Same-Day Surgery for Mastectomy Patients in Alberta: A Perioperative Care Pathway and Quality Improvement Initiative
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Same-day surgery (SDS) following mastectomy is safe and well accepted. Overnight admission in patients fit for discharge is an inefficient use of health resources. In response to a national review highlighting SDS following mastectomy at 1.4% in Alberta, a perioperative pathway was conceived.
The pathway was implemented across Alberta at 13 hospitals beginning in 2016. A steering committee was assembled, and clinical and administrative leads at each site were identified. Opportunities along the patient care experience whereby action could be taken to promote uptake of SDS were identified. Provincially branded support materials including presentations, order sets, and standard operating procedures were developed. Nurse educators provided in-service teaching such as standardized drain care and discharge teaching. Educational booklets, group classes, and online resources were developed for patients and families. An audit of SDS rates, unscheduled return to the emergency department (ED), and readmission rates was reported to teams quarterly, allowing for iterative modifications. Patient-reported experience measures (PREMs) were collected.
SDS following mastectomy increased from 1.7 to 47.8%, releasing an estimated 831 bed days per year. No differences in unexpected return to the ED or readmission to hospital existed between SDS patients and those admitted overnight. A total of 102 patients completed the PREM survey, of whom 90% felt “excellent or good” with the plan to go home, how to care for themselves once home, and who to contact should issues arise.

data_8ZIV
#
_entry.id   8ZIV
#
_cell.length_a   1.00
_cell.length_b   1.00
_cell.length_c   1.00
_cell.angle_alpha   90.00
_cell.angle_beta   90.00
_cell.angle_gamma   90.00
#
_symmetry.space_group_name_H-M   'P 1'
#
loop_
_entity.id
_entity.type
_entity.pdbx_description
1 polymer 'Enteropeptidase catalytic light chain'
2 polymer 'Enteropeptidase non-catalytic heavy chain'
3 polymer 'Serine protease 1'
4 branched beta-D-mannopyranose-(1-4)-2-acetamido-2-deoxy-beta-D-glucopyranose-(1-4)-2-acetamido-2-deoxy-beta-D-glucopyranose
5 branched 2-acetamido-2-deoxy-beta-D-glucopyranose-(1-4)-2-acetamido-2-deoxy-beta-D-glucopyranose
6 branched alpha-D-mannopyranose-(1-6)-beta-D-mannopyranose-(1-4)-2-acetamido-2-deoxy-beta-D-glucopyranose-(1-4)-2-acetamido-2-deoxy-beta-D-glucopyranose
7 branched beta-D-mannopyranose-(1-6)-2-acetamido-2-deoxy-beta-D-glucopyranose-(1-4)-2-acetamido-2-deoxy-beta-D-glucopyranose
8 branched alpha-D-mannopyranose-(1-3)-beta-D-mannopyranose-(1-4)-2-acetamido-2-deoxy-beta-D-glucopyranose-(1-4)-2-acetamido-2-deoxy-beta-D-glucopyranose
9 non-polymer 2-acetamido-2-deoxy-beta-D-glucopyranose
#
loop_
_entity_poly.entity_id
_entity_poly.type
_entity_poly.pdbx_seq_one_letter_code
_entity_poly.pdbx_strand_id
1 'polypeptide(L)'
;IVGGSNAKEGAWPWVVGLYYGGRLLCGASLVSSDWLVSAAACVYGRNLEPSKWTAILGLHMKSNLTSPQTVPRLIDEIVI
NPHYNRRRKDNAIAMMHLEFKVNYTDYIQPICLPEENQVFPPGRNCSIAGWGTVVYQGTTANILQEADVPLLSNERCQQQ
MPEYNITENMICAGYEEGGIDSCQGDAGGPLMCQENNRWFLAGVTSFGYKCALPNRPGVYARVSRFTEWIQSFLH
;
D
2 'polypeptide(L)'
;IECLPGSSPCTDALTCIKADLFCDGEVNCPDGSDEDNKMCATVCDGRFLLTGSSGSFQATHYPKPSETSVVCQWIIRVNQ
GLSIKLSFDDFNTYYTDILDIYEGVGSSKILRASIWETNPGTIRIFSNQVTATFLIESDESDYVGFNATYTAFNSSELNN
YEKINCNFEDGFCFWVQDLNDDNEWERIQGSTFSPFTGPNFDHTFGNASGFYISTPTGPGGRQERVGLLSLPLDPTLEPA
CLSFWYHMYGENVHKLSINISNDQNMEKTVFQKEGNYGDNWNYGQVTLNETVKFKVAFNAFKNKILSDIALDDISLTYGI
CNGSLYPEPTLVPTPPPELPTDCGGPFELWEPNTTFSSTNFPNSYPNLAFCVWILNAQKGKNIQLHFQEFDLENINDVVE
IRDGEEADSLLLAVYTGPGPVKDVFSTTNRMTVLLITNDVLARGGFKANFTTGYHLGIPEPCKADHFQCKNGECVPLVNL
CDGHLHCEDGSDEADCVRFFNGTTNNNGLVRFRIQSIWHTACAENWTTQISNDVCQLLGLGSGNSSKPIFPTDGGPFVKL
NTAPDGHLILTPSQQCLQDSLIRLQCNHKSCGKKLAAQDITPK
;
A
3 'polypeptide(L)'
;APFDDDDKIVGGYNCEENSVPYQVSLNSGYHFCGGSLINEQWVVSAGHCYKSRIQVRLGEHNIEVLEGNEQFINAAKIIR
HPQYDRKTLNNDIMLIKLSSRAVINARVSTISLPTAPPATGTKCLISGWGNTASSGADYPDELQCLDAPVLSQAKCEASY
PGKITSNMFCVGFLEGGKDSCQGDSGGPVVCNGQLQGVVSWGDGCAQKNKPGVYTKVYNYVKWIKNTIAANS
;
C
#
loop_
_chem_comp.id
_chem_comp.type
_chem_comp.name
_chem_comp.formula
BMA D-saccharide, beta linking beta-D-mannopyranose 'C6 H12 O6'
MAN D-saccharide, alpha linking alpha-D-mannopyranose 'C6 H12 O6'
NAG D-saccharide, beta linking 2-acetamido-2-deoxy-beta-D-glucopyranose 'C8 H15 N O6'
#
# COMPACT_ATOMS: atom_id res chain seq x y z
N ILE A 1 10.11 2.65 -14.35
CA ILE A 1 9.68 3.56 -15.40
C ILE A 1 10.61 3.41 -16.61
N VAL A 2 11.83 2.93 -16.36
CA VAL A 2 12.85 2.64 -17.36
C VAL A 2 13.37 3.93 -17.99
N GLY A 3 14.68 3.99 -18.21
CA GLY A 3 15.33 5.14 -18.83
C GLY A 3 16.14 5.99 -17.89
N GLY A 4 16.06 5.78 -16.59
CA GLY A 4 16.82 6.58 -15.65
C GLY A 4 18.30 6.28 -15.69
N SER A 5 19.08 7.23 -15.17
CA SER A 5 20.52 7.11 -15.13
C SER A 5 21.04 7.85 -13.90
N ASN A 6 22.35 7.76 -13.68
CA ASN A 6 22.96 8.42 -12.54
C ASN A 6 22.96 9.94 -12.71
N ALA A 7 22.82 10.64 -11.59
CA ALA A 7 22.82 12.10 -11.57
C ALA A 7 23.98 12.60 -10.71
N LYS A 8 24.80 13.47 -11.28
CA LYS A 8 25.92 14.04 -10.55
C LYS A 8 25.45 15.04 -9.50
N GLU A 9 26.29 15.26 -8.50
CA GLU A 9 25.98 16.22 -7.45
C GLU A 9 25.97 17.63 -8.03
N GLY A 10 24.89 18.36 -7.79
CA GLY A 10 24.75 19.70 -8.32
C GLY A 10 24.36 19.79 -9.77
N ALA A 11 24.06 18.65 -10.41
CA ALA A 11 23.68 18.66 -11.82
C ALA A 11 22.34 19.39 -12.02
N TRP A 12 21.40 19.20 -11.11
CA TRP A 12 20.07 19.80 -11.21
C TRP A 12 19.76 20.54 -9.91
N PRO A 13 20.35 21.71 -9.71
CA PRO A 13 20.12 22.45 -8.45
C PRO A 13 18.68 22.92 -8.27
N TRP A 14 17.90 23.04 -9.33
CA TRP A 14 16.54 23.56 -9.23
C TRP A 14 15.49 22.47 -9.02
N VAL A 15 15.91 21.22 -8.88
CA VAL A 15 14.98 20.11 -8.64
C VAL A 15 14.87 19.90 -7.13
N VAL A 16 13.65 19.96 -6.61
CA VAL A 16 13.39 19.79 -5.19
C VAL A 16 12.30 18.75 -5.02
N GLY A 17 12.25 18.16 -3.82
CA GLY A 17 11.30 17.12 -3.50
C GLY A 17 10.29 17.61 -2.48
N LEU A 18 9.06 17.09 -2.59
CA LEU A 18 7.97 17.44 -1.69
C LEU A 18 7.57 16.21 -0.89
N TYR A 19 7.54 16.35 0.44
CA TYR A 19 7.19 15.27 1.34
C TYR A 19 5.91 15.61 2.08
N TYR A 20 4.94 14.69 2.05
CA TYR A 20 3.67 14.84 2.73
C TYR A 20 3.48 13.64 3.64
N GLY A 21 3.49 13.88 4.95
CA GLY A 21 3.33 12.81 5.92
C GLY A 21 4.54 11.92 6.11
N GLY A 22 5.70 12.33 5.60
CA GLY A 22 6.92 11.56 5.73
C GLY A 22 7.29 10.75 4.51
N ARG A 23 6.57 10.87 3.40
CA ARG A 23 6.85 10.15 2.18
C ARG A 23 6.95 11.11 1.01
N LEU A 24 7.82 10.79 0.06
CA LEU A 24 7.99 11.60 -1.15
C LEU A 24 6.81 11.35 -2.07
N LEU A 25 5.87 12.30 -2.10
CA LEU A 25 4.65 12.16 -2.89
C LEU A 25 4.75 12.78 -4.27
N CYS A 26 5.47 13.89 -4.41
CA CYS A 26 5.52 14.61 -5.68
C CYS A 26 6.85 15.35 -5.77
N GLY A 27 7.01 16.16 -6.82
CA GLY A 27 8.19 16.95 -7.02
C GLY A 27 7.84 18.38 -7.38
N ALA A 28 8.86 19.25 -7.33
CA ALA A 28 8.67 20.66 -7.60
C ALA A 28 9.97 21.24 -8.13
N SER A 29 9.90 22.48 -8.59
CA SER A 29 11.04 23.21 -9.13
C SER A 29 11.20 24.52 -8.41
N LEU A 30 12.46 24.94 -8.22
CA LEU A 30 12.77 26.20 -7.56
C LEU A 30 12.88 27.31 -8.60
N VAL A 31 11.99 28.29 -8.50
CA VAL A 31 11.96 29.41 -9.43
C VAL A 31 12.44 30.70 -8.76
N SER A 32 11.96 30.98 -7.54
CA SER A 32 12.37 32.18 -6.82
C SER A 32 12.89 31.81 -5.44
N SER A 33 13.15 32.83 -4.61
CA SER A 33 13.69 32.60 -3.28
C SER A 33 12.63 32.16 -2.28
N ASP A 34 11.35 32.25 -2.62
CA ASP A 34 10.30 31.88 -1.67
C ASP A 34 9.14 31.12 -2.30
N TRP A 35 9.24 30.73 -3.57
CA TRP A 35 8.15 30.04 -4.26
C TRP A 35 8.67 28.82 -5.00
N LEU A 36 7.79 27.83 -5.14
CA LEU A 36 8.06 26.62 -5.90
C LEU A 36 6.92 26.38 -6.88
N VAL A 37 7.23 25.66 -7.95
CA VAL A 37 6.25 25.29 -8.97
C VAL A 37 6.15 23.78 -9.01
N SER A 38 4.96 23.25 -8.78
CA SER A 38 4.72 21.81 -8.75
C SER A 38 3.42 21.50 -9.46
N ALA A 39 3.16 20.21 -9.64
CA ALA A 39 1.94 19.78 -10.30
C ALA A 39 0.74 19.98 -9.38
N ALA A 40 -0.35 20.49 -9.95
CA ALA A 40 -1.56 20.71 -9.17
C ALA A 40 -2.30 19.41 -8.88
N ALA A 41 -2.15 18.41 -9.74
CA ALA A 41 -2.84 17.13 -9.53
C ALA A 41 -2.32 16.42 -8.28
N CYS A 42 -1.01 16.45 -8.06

Implementation of a provincial perioperative pathway improved uptake of SDS following mastectomy and demonstrated favorable PREMs.
We would like to take the time to acknowledge the many contributions that supported this work including members of the CSCN, the Provincial Steering Committee Members, the clinical and administrative champions at the hospitals involved, and the two public advisors who sat on the Provincial Steering Committee.
The authors of this work have no commercial interests to disclose. This initiative was provincially funded by Alberta Health Services through the Cancer Strategic Clinical Network (SCN).
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